From A World To Win News Service

The U.S. airstrike on the Kunduz hospital: “Unacceptable”

October 19, 2015 | Revolution Newspaper |


burn in the MSF emergency trauma hospital in Kunduz, Afghanistan, after 
it was hit and partially destroyed by aerial attacks on October 3, 

Fires burn in the MSF emergency trauma hospital in Kunduz, Afghanistan, after it was hit and partially destroyed by U.S. aerial attacks, October 3. Photo: Médecins Sans Frontières

12 October 2015. A World to Win News Service. On 3 October, the U.S. military leading the occupation of Afghanistan carried out a prolonged series of air strikes on a hospital in Kunduz, the only facility in north eastern Afghanistan capable of treating the victims of the war. Ten hospital patients, including three children, were killed, burned in their beds, along with twelve medical staff working for Médecins Sans Frontières (Doctors Without Borders), which opened the hospital four years ago

Initially, the U.S. military tried to justify the attack as “collateral damage”, the by-product of a necessary action to “protect the force”. A military that has invaded and occupied another country cannot morally justify its actions as self-defence, and further, international law explicitly forbids targeting wounded people and medical facilities under any circumstances. U.S. President Barack Obama dismissed the attack as “a tragic incident,” as if the death of these people had been unavoidable.

“It is unacceptable that the bombing of a hospital and the killing of staff and patients can be dismissed as collateral damage or brushed aside as a mistake,” MSF president Joanne Liu said. As shock and indignation mounted, on 8 October Obama tried to close the incident by calling Dr Liu to offer his “personal apology” for what he claimed was an “accident”. The facts, as MSF has brought out, make it clear that this claim is not true. MSF has repeated its call for an international commission to investigate the attack, which it continues to call a war crime.

Dr Joanne Liu

Dr. Joanne Liu

Following is Dr Liu’s statement while visiting Kunduz Trauma Centre after the American attack.

For four years, the Médecins Sans Frontières (MSF) trauma centre in Kunduz was the only facility of its kind in north eastern Afghanistan, offering essential medical and surgical care. On Saturday 3 October this came to an end when the hospital was deliberately bombed. Twelve MSF staff and 10 patients, including three children, were killed, and 37 people were injured, including 19 members of the MSF team. The attack was unacceptable.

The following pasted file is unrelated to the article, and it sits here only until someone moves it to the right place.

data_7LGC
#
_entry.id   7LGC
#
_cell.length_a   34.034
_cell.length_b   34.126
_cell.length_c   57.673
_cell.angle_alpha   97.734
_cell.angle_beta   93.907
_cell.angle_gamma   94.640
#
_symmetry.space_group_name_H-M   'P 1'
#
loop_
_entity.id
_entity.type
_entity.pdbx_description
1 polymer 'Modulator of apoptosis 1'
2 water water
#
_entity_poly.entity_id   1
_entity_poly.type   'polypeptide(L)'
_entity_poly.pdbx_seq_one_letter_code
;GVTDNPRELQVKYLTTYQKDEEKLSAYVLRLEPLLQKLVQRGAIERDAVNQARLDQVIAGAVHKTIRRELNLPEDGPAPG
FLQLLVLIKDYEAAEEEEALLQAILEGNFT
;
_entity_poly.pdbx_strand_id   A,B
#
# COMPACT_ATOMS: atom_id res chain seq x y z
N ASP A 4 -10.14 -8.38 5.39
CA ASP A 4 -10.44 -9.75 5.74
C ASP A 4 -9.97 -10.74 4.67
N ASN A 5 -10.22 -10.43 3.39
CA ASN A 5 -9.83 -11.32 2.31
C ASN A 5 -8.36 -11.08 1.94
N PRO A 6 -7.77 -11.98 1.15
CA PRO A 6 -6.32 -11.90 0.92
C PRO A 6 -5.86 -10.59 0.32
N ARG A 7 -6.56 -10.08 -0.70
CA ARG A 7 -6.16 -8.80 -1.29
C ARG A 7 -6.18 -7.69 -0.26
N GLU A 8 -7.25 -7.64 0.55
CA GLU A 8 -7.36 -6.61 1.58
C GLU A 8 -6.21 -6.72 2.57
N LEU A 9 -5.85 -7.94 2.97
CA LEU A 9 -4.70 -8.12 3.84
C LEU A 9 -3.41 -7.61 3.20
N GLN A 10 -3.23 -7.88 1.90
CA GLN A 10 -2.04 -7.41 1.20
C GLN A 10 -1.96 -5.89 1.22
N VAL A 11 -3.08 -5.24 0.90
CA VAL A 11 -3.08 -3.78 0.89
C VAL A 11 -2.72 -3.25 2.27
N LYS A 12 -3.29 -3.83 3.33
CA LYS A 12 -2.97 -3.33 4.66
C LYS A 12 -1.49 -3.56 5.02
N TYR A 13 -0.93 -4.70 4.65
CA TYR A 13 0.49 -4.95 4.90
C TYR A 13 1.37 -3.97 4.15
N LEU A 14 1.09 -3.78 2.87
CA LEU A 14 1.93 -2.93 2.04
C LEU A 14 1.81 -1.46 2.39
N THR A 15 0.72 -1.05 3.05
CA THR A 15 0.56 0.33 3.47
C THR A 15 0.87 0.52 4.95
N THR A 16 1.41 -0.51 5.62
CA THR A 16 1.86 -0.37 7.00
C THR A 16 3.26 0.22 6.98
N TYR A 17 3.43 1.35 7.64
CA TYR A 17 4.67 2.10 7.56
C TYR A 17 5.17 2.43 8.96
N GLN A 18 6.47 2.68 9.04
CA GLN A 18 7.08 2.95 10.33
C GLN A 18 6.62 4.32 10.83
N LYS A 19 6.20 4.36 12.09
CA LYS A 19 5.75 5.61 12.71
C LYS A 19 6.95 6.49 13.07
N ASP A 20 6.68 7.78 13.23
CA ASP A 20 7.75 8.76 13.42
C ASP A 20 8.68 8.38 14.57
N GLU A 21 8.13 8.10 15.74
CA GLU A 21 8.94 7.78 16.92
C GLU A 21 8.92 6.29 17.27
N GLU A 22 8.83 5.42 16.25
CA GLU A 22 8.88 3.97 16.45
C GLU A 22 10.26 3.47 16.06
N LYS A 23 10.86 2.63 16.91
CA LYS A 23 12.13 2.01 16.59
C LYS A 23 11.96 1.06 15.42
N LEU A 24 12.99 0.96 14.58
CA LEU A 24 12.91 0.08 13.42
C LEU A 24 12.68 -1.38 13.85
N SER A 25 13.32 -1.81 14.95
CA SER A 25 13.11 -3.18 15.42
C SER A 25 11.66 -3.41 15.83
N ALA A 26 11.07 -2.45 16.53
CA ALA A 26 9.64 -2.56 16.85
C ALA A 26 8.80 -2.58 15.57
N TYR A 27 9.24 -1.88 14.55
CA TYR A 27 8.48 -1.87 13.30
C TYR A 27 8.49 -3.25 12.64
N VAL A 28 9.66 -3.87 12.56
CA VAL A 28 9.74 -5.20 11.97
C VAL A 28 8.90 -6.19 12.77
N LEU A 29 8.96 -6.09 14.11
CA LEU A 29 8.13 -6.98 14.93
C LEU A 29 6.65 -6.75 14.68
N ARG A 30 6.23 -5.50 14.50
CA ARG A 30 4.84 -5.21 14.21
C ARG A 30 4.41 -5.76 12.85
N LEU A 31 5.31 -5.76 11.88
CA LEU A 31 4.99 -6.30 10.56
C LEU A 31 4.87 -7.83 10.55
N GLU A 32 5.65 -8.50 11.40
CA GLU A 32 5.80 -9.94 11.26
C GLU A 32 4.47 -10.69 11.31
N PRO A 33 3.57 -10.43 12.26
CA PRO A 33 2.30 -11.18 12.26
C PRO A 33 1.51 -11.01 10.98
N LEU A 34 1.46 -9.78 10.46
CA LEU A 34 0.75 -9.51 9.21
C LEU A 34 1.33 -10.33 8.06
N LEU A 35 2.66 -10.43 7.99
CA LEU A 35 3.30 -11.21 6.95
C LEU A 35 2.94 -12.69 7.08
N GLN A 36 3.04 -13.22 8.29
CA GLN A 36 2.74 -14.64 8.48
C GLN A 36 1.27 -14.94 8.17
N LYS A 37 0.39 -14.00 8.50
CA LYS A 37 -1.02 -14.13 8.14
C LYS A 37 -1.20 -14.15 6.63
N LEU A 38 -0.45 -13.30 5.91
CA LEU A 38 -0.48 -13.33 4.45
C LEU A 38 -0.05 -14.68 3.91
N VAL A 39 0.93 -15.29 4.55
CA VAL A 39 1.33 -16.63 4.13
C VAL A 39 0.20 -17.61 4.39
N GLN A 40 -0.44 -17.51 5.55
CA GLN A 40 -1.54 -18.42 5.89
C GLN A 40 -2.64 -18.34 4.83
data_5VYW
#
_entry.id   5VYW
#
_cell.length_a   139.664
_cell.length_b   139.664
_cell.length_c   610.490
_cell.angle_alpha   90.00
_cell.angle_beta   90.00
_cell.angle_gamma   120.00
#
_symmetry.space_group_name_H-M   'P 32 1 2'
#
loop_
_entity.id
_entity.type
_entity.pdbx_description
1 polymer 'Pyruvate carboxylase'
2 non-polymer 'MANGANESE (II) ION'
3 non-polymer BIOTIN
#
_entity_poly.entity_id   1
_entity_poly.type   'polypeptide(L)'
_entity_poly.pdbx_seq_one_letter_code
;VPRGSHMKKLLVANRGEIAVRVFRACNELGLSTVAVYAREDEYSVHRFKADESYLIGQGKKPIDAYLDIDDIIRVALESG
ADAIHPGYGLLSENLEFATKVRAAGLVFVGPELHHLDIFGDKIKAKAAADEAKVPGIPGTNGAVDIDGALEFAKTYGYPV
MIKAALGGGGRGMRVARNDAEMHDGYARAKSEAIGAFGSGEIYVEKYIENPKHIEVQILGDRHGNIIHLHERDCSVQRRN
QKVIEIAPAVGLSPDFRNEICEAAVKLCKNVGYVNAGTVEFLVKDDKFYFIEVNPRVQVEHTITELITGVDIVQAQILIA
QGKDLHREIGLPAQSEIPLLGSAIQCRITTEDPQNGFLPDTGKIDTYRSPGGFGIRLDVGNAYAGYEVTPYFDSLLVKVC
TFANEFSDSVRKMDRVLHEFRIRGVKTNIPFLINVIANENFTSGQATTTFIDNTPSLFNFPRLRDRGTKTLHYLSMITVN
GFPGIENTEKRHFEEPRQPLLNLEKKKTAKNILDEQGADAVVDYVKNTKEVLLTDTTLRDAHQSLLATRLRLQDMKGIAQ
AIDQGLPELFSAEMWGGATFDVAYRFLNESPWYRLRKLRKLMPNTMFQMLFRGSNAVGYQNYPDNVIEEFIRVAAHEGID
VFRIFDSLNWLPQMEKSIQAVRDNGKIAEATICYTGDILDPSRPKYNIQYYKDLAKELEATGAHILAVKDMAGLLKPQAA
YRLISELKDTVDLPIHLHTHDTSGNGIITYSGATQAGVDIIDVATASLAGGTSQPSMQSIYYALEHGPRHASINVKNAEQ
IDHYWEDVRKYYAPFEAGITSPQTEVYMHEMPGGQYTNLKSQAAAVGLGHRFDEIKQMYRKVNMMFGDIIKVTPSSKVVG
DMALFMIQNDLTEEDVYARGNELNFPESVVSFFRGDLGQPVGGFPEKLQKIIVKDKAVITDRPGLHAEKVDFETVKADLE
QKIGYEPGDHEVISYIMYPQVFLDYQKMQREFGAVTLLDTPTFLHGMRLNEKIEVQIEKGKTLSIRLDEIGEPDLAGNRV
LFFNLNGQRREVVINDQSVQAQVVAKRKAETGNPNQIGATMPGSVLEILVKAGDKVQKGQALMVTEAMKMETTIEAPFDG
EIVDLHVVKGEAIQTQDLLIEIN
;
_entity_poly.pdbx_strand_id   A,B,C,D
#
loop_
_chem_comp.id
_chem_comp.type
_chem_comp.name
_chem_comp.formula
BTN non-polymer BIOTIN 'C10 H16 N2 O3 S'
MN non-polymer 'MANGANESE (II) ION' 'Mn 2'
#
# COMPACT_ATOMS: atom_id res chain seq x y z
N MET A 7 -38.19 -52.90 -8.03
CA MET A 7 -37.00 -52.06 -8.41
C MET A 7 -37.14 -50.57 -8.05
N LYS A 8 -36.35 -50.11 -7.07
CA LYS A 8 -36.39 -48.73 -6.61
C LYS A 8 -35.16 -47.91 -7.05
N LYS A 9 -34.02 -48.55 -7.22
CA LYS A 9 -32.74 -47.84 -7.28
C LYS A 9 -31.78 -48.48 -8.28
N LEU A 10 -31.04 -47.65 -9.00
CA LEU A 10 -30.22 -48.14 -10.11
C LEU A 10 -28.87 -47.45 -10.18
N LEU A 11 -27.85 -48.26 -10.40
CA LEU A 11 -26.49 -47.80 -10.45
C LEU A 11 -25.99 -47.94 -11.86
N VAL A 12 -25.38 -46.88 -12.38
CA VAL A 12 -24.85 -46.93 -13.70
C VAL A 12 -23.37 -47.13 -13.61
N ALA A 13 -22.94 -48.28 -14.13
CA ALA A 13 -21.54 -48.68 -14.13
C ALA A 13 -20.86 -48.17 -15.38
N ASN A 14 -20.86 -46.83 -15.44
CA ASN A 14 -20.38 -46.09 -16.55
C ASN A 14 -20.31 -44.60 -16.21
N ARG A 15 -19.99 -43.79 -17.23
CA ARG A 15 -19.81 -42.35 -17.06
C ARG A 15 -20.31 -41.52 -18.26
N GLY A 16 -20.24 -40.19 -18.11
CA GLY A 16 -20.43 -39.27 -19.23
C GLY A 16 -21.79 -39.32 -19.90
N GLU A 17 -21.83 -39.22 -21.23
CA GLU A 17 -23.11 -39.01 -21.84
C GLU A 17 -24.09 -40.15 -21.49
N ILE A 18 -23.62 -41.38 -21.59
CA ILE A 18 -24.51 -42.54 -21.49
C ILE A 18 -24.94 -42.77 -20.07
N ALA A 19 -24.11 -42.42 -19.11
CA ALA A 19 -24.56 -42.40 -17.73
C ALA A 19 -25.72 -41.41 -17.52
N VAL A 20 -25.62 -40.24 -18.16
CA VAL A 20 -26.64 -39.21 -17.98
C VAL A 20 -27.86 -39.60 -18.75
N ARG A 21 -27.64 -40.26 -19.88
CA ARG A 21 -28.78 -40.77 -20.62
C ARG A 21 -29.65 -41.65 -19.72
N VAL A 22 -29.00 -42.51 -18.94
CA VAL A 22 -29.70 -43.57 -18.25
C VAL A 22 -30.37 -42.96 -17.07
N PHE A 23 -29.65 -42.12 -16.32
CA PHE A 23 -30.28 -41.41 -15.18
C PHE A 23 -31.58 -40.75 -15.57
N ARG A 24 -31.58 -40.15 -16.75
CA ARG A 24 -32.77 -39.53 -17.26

The whole MSF Movement is in shock, and our thoughts are with the families and friends of those affected. Nothing can excuse violence against patients, medical workers and health facilities. Under International Humanitarian Law hospitals in conflict zones are protected spaces. Until proven otherwise, the events of last Saturday amount to an inexcusable violation of this law. We are working on the presumption of a war crime.

In the last week, as fighting swept through the city, 400 patients were treated at the hospital. Since its opening in 2011, tens of thousands of wounded civilians and combatants from all sides of the conflict have been triaged and treated by MSF. On the night of the bombing, MSF staff working in the hospital heard what was later confirmed to be a U.S. army plane circle around multiple times, releasing its bombs on the same building within the hospital compound at each pass. The building targeted was the one housing the intensive care unit, emergency rooms and physiotherapy ward. Surrounding buildings in the compound were left largely untouched.

Despite MSF alerting both the Afghan and Coalition military leadership, the air strike continued for at least another 30 minutes. The hospital was well-known and the GPS coordinates had been regularly shared with [the U.S. and Nato] Coalition and Afghan military and civilian officials, as recently as Tuesday 29 September.

This attack cannot be brushed aside as a mere mistake or an inevitable consequence of war. Statements from the Afghanistan government have claimed that Taliban forces were using the hospital to fire on Coalition forces. These statements imply that Afghan and U.S. forces working together decided to raze to the ground a fully functioning hospital, which amounts to an admission of a war crime.

This attack does not just touch MSF but it affects humanitarian work everywhere, and fundamentally undermines the core principles of humanitarian action. We need answers, not just for us but for all medical and humanitarian staff assisting victims of conflict, anywhere in the world. The preserve of health facilities as neutral, protected spaces depends on the outcome of a transparent, independent investigation.


A World to Win News Service is put out by A World to Win magazine, a political and theoretical review inspired by the formation of the Revolutionary Internationalist Movement, the embryonic center of the world's Marxist-Leninist-Maoist parties and organizations.


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